button_1

Bittersweet

Screen+Shot+2022-02-07+at+3.44.58+PM

Sommerville Museum
Somerville, MA
January 27th 2022 – March 26th 2022.

Selected Reviews:  Sommerville Times   Boston Globe

Created by two of Latin America’s leading artists – José Falconi from Peru and Santiago Montoya from Colombia – Bittersweet expands upon their original collaboration in Colombia, titled, “El Dorado Chocolaterie.”

This reference to the foundational myth of “El Dorado,” that elusive city where everything was covered in gold, derives from the earliest days of colonization in the 16th century when countless explorers mounted expeditions in search of it. 

Over the years, the myth has served as an allegory for the ongoing search and exploitation of Colombia’s immense natural wealth and as a symbol for get-rich-quick schemers who traffic in its resources from gold to quinoa, or from emeralds to cocaine. Sure to attract the attention of critics and art-lovers from Somerville and beyond, Bittersweet reimagines the elusive paradise of gilded beings long sought by South American explorers. Instead of gold, however, these explorers will enter into the subconscious world of sweets, turning the Museum into an enormous chocolate factory where with the exchange for a hot cup of cocoa will be the visitor’s time.

Bittersweet

The Tally Sticks used to display the chocolate sculptures in Bittersweet were sourced and masterfully carpentered in the Cerro de Armas, Santander region of the Colombian rainforest using only naturally uprooted or already decaying trees. The project represents a culmination of Santiago’s views on the sustainability of society and the fragility of our financial and socio-political infrastructure. 

Bitter_sweet2

Bittersweet at the Sommerville Museum

Bittersweet Curators Tour at Sommerville Museum

Screen+Shot+2022-02-07+at+3.44.58+PM

Bittersweet

Sommerville Museum 
Somerville, MA 
January 27th 2022 – March 26th 2022.

Created by two of Latin America’s leading artists – José Falconi from Peru and Santiago Montoya from Colombia – Bittersweet expands upon their original collaboration in Colombia, titled, “El Dorado Chocolaterie.”

This reference to the foundational myth of “El Dorado,” that elusive city where everything was covered in gold, derives from the earliest days of colonization in the 16th century when countless explorers mounted expeditions in search of it.

Over the years, the myth has served as an allegory for the ongoing search and exploitation of Colombia’s immense natural wealth and as a symbol for get-rich-quick schemers who traffic in its resources from gold to quinoa, or from emeralds to cocaine. Sure to attract the attention of critics and art-lovers from Somerville and beyond, Bittersweet reimagines the elusive paradise of gilded beings long sought by South American explorers. Instead of gold, however, these explorers will enter into the subconscious world of sweets, turning the Museum into an enormous chocolate factory where with the exchange for a hot cup of cocoa will be the visitor’s time.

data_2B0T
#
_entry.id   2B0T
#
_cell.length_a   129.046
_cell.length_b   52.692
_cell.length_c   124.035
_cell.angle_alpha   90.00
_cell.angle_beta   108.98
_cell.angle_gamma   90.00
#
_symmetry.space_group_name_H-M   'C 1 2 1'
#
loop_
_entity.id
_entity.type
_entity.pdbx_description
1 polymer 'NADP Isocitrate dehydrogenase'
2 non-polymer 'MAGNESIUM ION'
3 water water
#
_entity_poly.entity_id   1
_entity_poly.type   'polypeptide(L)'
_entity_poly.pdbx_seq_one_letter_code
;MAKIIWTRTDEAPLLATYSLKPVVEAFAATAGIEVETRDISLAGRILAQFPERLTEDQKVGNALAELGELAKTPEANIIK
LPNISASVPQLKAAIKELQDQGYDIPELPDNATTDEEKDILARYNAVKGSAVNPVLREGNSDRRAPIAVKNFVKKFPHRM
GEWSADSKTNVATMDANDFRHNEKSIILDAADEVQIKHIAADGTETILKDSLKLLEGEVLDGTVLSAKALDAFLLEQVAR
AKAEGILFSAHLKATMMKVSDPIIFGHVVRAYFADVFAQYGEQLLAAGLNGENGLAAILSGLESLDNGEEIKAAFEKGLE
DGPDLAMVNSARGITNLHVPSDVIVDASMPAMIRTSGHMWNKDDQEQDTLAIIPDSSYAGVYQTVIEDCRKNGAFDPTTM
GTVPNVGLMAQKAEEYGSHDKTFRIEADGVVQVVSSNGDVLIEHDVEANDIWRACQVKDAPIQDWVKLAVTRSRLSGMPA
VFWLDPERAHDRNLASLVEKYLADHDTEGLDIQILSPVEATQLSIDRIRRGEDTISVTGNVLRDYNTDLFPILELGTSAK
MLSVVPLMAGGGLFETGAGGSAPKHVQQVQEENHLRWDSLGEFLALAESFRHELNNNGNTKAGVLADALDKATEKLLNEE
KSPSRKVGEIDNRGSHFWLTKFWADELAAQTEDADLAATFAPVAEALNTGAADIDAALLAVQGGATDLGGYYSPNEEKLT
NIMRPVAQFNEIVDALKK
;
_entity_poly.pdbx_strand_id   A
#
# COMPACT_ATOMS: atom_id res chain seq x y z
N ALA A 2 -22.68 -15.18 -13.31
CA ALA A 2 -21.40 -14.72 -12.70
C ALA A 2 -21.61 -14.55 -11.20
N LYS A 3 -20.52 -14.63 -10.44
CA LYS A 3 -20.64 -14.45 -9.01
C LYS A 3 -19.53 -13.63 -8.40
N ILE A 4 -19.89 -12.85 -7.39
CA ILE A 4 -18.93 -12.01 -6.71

The Tally Sticks used to display the chocolate sculptures in Bittersweet were sourced and masterfully carpentered in the Cerro de Armas, Santander region of the Colombian rainforest using only naturally uprooted or already decaying trees. The project represents a culmination of Santiago’s views on the sustainability of society and the fragility of our financial and socio-political infrastructure.  More Info

Selected Reviews:  Sommerville Times   Boston Globe

Bittersweet at Sommerville Museum

Bittersweet Curators Tour

Bitter_sweet1

Bittersweet

Sommerville Museum
Somerville, MA
January 27th 2022 -
March 26th 2022.

Created by two of Latin America’s leading artists – José Falconi from Peru and Santiago Montoya from Colombia – Bittersweet expands upon their original collaboration in Colombia, titled, “El Dorado Chocolaterie.”

This reference to the foundational myth of “El Dorado,” that elusive city where everything was covered in gold, derives from the earliest days of colonization in the 16th century when countless explorers mounted expeditions in search of it. 

Over the years, the myth has served as an allegory for the ongoing search and exploitation of Colombia’s immense natural wealth and as a symbol for get-rich-quick schemers who traffic in its resources from gold to quinoa, or from emeralds to cocaine. Sure to attract the attention of critics and art-lovers from Somerville and beyond, Bittersweet reimagines the elusive paradise of gilded beings long sought by South American explorers. Instead of gold, however, these explorers will enter into the subconscious world of sweets, turning the Museum into an enormous chocolate factory where with the exchange for a hot cup of cocoa will be the visitor’s time.

The Tally Sticks used to display the chocolate sculptures in Bittersweet were sourced and masterfully carpentered in the Cerro de Armas, Santander region of the Colombian rainforest using only naturally uprooted or already decaying trees. The project represents a culmination of Santiago’s views on the sustainability of society and the fragility of our financial and socio-political infrastructure.   More Info

Selected Reviews:  Sommerville Times   Boston Globe

Bittersweet at Sommerville Museum
Bittersweet Curators Tour